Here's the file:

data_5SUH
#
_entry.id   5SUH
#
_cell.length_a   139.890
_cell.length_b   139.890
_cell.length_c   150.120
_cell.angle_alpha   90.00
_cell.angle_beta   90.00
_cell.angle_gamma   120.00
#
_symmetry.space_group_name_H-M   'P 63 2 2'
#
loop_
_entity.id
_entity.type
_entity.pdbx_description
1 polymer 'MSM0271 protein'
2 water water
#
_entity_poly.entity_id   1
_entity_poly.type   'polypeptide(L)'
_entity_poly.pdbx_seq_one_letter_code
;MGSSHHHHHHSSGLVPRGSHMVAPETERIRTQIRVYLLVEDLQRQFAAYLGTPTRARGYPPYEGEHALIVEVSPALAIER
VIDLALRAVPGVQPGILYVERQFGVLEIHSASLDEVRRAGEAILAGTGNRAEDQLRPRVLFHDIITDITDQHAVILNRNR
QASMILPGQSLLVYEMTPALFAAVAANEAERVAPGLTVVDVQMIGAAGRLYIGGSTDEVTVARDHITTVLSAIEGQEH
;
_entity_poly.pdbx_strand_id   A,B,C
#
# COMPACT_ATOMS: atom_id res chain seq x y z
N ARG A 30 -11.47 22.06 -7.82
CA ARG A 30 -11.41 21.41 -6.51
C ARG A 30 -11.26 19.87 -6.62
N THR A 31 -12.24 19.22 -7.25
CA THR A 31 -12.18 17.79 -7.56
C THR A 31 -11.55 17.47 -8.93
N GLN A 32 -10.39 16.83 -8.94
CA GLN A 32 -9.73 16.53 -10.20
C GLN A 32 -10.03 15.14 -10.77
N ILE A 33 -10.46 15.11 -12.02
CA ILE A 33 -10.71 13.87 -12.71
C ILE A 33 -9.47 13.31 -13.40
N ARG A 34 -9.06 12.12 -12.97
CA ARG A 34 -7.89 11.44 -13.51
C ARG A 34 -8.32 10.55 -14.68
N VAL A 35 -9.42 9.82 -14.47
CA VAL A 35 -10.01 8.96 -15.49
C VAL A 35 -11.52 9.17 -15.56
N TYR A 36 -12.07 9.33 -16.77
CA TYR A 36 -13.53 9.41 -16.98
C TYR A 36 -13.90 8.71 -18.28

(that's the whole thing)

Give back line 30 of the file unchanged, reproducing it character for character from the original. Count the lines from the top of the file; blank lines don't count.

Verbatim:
# COMPACT_ATOMS: atom_id res chain seq x y z